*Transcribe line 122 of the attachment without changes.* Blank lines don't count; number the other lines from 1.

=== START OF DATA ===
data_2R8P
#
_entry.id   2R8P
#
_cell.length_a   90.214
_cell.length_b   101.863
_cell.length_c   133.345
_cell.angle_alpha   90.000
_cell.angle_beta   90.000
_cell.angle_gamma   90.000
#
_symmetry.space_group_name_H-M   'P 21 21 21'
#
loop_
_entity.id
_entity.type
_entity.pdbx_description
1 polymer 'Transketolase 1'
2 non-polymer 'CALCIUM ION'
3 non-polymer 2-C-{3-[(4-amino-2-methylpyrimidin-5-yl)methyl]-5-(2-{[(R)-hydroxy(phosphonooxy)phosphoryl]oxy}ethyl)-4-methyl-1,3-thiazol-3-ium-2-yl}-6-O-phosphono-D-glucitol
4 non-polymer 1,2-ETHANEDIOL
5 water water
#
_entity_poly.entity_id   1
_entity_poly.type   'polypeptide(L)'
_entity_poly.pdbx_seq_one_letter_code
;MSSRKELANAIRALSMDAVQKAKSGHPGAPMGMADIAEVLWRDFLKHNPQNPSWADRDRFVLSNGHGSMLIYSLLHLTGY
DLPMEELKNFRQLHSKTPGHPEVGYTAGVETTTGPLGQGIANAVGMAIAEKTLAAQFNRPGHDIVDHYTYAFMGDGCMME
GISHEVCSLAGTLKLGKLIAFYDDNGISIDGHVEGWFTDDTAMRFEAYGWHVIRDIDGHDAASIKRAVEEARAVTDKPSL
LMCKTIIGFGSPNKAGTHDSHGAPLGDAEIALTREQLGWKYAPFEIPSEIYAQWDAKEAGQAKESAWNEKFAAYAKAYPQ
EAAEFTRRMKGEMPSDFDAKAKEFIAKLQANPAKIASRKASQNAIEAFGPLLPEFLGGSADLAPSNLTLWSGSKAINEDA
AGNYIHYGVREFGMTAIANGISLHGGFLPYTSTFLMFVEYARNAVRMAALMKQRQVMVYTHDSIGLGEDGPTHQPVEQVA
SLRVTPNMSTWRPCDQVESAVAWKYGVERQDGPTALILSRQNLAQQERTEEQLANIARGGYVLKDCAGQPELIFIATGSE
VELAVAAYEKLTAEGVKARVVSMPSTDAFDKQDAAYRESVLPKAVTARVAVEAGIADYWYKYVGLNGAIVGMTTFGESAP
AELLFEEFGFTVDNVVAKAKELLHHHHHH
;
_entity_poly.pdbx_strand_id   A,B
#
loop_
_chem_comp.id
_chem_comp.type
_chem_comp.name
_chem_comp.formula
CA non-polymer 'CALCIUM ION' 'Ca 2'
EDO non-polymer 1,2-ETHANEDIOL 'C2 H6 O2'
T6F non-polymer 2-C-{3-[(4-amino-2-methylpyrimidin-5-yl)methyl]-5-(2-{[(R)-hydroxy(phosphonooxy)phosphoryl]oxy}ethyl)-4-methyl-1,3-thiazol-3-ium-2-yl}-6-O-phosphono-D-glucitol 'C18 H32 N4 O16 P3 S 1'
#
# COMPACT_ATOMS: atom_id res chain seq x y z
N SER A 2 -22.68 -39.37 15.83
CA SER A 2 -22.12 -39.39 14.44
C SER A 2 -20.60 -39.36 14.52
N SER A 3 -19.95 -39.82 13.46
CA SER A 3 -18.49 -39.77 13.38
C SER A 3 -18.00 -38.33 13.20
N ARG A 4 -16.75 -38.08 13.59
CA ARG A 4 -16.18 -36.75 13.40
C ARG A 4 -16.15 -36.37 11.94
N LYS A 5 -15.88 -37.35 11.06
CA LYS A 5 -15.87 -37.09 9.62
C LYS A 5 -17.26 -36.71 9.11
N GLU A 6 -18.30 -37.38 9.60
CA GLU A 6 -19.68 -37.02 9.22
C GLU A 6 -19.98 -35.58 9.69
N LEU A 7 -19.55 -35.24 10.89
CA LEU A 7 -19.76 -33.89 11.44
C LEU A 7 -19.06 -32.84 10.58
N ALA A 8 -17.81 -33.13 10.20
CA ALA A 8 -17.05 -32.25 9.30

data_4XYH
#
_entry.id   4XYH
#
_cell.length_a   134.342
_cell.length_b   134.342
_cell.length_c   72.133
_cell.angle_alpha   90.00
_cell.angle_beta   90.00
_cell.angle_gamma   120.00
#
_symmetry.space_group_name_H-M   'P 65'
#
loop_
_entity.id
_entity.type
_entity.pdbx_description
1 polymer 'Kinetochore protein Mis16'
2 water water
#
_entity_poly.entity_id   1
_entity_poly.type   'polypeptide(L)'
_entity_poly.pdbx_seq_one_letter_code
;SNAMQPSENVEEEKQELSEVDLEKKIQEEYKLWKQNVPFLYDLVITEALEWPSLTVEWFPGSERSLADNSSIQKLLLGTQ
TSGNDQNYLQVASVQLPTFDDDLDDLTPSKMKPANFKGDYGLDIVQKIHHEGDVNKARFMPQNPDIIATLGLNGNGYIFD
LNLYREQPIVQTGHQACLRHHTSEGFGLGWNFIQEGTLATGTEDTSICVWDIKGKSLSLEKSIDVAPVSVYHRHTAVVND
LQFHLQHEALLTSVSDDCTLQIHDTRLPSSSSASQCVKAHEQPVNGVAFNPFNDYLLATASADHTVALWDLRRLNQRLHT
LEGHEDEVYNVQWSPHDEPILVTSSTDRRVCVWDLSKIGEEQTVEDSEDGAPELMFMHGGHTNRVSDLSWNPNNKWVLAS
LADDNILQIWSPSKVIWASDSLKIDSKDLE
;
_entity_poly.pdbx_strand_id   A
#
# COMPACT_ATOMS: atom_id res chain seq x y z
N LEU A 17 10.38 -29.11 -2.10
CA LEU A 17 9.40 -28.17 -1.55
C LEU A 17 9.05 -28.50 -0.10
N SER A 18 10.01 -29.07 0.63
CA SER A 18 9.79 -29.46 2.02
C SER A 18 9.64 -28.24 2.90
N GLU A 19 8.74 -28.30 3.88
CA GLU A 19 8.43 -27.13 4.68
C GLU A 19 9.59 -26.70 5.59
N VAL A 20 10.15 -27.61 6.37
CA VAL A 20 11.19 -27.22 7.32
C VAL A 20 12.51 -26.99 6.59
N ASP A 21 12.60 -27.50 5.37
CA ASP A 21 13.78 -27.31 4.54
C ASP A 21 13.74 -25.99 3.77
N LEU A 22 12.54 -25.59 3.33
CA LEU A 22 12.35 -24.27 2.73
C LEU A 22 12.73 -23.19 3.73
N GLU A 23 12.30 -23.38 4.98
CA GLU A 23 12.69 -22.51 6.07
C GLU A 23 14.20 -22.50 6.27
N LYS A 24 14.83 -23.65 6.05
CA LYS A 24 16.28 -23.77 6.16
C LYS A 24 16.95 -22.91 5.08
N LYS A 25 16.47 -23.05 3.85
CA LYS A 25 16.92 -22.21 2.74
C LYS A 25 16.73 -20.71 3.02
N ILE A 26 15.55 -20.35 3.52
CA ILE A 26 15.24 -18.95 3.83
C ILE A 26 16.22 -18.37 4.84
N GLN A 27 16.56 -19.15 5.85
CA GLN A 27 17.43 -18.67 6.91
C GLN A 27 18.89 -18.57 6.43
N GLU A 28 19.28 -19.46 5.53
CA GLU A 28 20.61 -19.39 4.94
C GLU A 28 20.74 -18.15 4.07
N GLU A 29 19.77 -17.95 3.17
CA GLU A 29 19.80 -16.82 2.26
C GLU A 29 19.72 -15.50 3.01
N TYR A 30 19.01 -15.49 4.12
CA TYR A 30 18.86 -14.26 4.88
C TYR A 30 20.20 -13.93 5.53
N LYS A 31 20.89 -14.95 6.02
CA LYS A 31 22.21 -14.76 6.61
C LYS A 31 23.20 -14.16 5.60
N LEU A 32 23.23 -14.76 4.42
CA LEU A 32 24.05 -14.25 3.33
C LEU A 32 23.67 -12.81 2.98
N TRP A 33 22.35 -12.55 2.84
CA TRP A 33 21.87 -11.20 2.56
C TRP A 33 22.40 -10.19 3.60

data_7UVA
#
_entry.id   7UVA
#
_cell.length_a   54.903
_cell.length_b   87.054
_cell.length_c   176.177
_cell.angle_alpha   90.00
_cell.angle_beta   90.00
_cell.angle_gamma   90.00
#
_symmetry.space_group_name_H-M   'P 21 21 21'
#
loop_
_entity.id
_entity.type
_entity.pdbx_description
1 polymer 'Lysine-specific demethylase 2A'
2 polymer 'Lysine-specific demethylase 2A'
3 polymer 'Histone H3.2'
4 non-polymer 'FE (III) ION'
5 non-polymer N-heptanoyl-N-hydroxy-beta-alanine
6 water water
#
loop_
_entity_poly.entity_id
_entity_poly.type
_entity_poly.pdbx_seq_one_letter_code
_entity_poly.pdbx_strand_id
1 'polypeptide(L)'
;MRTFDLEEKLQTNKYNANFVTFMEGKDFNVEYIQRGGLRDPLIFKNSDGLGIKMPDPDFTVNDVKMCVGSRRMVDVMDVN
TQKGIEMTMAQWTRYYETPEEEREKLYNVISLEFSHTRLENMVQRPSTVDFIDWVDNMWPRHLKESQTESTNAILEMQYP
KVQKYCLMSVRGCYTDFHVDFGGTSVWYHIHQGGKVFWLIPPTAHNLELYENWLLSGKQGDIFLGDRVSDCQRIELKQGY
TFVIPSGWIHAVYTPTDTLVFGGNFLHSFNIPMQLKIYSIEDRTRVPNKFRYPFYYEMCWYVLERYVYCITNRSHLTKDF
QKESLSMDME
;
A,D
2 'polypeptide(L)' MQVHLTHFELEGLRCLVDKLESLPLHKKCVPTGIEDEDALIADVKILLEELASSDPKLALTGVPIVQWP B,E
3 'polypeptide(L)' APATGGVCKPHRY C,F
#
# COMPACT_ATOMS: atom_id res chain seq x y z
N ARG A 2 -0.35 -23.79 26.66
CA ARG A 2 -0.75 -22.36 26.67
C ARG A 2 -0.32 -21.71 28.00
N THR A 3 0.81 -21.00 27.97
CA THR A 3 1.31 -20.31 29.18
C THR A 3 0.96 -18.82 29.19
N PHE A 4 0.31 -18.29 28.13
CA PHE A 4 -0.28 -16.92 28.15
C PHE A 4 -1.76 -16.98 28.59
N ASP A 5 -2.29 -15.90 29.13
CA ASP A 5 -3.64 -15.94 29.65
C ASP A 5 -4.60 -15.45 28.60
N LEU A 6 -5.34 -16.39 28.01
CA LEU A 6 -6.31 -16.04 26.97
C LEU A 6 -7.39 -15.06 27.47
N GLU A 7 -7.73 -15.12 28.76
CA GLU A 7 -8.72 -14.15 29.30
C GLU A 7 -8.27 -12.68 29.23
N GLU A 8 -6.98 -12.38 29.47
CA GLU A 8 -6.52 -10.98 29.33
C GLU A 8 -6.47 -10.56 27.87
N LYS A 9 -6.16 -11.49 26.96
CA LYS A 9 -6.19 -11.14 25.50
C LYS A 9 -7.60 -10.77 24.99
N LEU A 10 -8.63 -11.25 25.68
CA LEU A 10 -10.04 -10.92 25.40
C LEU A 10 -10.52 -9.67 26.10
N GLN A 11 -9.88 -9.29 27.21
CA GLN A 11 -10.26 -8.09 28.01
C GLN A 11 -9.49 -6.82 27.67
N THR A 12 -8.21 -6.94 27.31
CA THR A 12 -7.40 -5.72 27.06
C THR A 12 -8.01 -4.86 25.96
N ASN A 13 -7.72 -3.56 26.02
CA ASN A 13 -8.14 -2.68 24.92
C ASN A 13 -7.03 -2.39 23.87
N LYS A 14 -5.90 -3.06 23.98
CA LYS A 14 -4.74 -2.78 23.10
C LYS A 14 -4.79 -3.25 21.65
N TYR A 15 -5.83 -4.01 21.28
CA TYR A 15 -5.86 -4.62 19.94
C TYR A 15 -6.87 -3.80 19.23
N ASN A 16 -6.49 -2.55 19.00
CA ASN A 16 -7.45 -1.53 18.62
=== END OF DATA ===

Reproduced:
C GLU A 23 14.20 -22.50 6.27